The employers’ association get their money from individual companies but the ultimate providers are the shareholders of these companies and they have no say and know nothing about it. Many may object strongly (if they see their interests differently from the managers) but they don’t know if their directors are funding it and have not been told the truth about the purpose of the business ads – promotion of Howard .

It is more an ethical issue of democratic legitimacy than a legal issue.

Jc
Jc
14 years ago

Fred

You think the unions are more morally virtuous to be runnng ads than the employer groups. Am I getting this right?

How many degrees of separation is there between both ACTU to the members and the employer groups to the shareholders?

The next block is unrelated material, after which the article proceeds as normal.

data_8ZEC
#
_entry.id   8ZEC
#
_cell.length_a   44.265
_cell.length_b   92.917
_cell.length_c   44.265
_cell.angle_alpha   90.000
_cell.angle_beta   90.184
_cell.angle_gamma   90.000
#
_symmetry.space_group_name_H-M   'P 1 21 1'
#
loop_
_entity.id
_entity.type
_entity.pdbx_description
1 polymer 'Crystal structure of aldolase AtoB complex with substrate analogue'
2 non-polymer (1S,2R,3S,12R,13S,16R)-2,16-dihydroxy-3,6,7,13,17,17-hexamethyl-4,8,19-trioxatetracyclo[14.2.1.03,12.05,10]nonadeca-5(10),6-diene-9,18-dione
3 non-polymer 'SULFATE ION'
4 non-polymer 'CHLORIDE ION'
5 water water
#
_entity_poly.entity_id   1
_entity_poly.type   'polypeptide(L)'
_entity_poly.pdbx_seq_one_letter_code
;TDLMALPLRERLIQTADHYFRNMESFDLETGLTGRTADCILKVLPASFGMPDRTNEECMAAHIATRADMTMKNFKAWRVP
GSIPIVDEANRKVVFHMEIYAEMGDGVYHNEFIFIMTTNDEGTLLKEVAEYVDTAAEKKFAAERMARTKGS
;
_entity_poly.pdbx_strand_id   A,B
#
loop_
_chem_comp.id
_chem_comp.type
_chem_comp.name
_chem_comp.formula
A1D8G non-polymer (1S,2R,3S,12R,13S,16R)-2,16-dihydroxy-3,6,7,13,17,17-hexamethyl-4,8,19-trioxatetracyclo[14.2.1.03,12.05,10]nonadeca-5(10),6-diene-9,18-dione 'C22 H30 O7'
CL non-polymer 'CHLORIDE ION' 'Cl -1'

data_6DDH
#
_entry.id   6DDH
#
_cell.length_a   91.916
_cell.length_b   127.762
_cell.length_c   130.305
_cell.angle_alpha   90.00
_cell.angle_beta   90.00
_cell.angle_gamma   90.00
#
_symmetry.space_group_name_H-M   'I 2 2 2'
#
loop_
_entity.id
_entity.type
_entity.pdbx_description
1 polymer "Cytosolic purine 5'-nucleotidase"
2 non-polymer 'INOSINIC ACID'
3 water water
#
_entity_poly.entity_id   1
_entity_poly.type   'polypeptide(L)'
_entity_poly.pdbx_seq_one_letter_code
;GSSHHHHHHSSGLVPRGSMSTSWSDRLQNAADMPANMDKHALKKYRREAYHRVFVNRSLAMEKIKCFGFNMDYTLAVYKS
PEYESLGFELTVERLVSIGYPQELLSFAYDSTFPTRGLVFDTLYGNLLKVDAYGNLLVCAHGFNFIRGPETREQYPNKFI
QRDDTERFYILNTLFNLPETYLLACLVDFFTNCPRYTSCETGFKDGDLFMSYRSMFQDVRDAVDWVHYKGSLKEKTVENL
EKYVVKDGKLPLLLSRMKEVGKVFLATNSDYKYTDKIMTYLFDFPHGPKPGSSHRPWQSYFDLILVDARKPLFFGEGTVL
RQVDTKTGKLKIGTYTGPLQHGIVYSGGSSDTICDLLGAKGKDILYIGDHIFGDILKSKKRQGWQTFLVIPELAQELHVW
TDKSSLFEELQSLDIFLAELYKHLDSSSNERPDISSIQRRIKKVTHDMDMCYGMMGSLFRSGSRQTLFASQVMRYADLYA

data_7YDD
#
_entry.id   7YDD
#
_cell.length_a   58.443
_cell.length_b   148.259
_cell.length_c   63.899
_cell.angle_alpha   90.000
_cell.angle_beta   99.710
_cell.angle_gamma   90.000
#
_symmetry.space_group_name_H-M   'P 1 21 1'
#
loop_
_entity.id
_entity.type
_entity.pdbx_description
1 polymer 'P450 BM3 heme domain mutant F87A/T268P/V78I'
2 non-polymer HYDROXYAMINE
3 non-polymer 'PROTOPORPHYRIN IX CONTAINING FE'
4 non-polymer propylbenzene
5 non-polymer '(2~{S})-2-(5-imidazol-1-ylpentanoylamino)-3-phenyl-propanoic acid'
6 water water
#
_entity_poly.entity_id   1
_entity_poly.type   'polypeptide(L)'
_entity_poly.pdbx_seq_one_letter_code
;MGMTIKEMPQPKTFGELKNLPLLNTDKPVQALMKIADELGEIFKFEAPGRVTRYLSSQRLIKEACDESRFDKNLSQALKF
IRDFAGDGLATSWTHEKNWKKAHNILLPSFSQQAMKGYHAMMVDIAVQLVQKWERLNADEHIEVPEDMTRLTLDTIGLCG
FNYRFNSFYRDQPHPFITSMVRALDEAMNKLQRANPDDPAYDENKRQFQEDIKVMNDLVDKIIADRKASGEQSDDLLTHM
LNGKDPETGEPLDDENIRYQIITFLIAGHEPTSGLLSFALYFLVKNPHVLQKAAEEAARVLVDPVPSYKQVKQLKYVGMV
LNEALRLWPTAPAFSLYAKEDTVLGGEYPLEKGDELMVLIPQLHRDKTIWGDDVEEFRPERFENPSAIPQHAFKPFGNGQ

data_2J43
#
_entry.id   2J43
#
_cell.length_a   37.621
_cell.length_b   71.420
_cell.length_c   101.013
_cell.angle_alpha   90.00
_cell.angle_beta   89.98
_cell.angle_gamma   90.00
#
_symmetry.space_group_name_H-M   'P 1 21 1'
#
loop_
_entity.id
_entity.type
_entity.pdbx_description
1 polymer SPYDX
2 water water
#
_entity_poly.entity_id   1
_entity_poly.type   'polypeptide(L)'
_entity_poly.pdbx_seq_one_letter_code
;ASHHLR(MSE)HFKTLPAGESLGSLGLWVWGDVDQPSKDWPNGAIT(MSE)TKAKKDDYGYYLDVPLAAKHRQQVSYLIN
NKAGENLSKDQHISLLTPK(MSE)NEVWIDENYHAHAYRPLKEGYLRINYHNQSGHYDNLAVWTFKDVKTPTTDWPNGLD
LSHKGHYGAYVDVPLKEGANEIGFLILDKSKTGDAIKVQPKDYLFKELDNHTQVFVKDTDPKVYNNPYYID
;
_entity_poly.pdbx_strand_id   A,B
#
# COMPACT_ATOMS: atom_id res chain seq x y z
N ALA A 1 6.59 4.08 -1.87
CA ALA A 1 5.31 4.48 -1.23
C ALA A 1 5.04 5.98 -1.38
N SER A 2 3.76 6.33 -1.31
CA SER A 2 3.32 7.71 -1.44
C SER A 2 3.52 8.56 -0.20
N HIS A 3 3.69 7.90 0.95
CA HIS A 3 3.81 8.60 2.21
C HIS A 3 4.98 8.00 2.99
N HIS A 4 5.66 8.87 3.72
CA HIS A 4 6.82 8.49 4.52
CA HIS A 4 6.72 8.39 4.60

Ken Lovell
14 years ago

Well I understand your argument Fred but you haven’t persuaded me that this kind of advertising is a special case justifying special measures, on ethical or any other grounds. Management spends company funds on all sorts of things that shareholders don’t know about and mightn’t approve of.

I mean where do you draw the line? As a shareholder I’d be far more concerned if a company decided to open a branch in Zimbabwe than about it supporting a bit of BCA advertising, while another shareholder might be aghast at the thought of their company investing in technology that produces greenhouse gases. If shareholders are concerned about such things it’s up to them to inform themselves. It would make management’s job impossible if they had to seek shareholders’ approval of any measure that had an arguable ethical dimension.